Cenzic, Inc. today released the third set in a series of plug-ins for the popular Nessus security scanner. The announcement builds on the company´s commitment to increasing the options for companies seeking to leverage open source solutions to help tackle common security challenges. The plug-ins are available for download immediately from the Cenzic web site at http://www.cenzic.com/nasl.html.
Cenzic® Hailstorm® helps companies protect their web-based applications from potential security threats by emulating the way real hackers work in order to test applications for security vulnerabilities and compliance issues. By assessing applications in a stateful manner, Cenzic provides companies with highly accurate results without the “false positives” often associated with scanning-based solutions, as well as tests for application logic issues and policy compliance for internal policies and regulatory standards.
Cenzic is also the only company in the industry to have both a state-of-the-art software solution Cenzic Hailstorm, and a managed service, ClickToSecure™, allowing enterprises the flexibility to use either solution or both based on their needs. While some prefer using the software solution, many enterprises prefer the managed service model to avoid internal resources deployment and still have the ability to leverage a powerful and accurate technology.
The following plug-ins are available immediately for free download:
1. WebLogic server lets remote users execute some administration commands: A remote user with RMI access to the administration server can execute some WebLogic administration commands and may be able to cause damage to the server or obtain configuration information.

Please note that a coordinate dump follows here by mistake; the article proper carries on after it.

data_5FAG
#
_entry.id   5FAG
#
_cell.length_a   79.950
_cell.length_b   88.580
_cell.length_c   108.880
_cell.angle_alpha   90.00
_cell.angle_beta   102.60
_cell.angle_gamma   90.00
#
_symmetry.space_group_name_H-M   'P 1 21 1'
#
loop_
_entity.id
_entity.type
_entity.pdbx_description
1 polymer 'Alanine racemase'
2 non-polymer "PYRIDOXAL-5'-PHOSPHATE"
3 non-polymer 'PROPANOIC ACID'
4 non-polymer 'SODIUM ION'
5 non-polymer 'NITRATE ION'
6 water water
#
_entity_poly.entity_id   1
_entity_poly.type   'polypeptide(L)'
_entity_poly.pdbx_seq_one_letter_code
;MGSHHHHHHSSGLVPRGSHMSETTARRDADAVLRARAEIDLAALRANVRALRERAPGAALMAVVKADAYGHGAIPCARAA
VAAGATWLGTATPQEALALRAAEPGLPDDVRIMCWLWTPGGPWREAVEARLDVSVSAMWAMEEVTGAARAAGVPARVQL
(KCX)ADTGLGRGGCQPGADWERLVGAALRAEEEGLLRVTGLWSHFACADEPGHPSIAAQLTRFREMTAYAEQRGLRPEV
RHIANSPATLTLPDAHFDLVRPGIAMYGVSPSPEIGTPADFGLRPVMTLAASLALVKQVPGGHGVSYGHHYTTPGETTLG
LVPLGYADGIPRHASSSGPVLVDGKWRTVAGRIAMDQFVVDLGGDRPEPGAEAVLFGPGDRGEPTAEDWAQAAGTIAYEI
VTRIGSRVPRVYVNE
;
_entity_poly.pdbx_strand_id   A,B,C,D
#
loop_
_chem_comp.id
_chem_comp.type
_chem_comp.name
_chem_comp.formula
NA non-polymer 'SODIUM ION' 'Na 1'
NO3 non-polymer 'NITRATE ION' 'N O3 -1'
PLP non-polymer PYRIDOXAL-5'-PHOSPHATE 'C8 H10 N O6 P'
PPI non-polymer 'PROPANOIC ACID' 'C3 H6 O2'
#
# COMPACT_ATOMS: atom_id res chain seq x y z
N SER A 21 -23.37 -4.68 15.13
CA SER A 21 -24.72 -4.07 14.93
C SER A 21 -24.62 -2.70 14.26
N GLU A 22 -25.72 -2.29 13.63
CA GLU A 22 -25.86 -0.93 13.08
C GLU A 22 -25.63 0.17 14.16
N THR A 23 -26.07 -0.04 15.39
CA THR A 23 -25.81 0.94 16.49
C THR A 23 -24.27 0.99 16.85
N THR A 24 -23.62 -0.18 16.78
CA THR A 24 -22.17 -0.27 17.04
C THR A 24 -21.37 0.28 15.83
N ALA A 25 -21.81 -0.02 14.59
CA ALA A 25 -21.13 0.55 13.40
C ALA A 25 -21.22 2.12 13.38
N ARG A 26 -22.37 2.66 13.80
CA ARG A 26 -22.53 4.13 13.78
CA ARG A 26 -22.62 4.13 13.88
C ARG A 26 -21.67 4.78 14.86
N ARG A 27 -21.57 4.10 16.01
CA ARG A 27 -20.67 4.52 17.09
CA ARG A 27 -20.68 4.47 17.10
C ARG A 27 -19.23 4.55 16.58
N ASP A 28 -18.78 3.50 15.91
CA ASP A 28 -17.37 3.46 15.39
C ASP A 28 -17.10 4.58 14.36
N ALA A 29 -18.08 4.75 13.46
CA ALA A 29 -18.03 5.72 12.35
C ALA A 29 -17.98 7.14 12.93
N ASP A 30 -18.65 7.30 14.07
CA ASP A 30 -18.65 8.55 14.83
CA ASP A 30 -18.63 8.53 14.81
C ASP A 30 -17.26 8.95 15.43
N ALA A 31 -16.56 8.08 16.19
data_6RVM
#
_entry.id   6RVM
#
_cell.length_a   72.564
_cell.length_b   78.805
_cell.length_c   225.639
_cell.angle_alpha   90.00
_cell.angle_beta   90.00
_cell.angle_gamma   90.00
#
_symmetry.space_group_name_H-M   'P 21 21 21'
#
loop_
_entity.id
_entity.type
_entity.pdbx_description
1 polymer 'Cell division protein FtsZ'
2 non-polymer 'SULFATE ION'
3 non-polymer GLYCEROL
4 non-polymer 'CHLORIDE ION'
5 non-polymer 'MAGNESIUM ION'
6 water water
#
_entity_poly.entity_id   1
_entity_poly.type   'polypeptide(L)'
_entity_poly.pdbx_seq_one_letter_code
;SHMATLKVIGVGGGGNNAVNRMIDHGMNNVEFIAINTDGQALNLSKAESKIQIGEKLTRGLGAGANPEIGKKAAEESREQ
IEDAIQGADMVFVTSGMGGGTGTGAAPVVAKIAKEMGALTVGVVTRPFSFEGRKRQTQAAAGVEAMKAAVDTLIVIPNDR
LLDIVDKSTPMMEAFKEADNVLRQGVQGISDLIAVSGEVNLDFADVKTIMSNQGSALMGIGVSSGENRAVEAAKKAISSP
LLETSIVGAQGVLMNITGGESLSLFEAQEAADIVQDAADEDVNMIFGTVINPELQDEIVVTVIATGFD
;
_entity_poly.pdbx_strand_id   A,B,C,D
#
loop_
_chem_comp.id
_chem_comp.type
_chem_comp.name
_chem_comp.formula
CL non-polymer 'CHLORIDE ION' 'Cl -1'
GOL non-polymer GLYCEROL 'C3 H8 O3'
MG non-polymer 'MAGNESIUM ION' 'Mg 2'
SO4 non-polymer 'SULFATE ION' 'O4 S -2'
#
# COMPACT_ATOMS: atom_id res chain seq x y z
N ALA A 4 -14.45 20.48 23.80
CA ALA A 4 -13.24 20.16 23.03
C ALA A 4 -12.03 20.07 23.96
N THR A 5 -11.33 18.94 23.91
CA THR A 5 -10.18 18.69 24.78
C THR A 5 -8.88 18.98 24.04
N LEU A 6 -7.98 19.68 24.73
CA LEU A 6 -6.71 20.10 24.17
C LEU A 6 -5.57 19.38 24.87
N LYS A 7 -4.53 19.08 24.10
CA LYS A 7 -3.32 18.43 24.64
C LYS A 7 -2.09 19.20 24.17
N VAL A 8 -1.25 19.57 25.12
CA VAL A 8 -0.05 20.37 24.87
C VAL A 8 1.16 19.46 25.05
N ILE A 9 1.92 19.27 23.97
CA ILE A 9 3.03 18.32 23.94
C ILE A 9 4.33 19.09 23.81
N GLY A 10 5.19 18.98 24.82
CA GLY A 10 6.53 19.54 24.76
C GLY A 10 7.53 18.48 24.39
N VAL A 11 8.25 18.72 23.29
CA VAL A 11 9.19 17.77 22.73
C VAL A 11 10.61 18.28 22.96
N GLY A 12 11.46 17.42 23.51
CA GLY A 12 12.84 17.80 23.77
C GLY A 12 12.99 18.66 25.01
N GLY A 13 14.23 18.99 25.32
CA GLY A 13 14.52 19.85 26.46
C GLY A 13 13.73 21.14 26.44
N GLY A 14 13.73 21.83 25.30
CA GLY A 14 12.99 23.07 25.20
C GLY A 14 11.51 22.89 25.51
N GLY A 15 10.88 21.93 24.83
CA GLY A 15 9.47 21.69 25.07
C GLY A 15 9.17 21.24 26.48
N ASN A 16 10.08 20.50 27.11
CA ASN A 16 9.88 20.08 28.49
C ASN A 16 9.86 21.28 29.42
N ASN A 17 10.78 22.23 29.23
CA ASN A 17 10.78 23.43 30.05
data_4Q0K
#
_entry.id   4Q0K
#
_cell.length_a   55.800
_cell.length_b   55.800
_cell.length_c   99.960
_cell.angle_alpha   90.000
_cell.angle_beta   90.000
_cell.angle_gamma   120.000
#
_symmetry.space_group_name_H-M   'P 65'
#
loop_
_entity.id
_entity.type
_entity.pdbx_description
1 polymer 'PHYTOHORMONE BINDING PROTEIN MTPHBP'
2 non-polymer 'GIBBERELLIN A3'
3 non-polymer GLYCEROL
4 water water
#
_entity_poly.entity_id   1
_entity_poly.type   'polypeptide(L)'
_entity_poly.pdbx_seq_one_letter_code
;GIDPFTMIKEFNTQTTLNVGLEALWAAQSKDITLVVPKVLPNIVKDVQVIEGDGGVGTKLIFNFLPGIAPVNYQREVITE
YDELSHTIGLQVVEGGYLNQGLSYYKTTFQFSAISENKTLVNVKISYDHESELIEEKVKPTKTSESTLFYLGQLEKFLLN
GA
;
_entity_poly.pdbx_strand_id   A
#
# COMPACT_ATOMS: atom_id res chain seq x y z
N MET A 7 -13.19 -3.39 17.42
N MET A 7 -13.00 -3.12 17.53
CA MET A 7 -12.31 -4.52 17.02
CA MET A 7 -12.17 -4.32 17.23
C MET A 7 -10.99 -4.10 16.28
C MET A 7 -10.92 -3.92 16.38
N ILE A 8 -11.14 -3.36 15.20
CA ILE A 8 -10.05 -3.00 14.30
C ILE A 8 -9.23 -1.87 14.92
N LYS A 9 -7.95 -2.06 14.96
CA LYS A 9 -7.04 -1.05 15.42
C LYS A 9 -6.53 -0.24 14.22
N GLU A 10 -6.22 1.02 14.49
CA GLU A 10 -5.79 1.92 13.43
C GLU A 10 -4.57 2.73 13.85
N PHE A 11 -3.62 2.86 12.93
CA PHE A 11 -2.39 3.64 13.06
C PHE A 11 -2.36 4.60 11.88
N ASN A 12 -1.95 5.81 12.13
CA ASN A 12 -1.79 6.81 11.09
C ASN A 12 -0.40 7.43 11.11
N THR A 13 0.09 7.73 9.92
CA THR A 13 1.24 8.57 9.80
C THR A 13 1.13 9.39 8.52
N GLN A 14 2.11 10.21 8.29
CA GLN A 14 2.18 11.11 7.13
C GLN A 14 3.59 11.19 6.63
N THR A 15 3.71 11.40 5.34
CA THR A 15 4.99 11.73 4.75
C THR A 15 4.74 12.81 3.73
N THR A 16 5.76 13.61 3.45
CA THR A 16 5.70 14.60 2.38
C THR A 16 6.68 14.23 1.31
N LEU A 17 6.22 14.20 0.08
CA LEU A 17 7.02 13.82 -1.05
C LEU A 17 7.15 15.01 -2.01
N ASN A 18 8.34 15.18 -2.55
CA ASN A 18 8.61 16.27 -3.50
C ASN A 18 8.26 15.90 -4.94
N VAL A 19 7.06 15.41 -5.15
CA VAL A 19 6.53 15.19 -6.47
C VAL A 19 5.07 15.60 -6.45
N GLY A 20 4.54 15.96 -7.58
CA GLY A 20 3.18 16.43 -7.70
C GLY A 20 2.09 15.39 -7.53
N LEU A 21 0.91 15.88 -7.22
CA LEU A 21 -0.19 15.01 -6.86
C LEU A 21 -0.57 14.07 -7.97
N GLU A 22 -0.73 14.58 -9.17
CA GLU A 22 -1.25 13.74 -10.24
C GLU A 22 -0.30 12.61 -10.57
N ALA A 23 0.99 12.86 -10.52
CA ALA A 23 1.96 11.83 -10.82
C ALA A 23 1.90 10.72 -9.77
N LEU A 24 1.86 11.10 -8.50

2. Sun Java JDK Bugs: Buffer underflow protections in several classes can be disabled by an applet that provides a special combination of parameters. The vulnerabilities are reportedly due to inadequate range checks that allow integer overflows to occur.
3. WebLogic clear text transmissions: When the administration port is not enabled in WebLogic Server and WebLogic Express (versions 7.0, 8.1), a remote user on the local network can monitor packets to view potentially sensitive information.
4. WebLogic Mbean Disclosure: Sites running a WebLogic Server that have not disabled anonymous admin lookup may allow a remote user to view Mbean configuration data.
5. WebLogic MBean password disclosure: An authenticated operator may be able to gain access to passwords that can, in turn, allow the user to gain administrative access on the application.
6. PHP Apache socket crash: A local user can write PHP code that, when invoked by a remote user via the Apache web server, will cause the Apache web server to become unavailable and eventually crash.
7. Sun Java Server installation path disclosure: On remote hosts running Sun Java Application Server PE 8.0, a remote user can determine the installation path.
8. PHP Input Validation and safe_mode bypass: On remote hosts running PHP server with version older than 4.3.10 or 5.0.3, a user may be able to upload files to certain directories or bypass input validation functions.
9. MySQL Access Control Vulnerability: A remote authentication user can gain unauthorized privileges on a database if the user is granted privileges on a similarly named database that contains an underscore in the database name.
10. Apache mod_jk information disclosure: In the Apache web server in the mod_jk module, a flaw occurs when mod_jk is used with the Tomcat server. A remote user may obtain information intended for another user. A remote user may also cause the service to become unusable.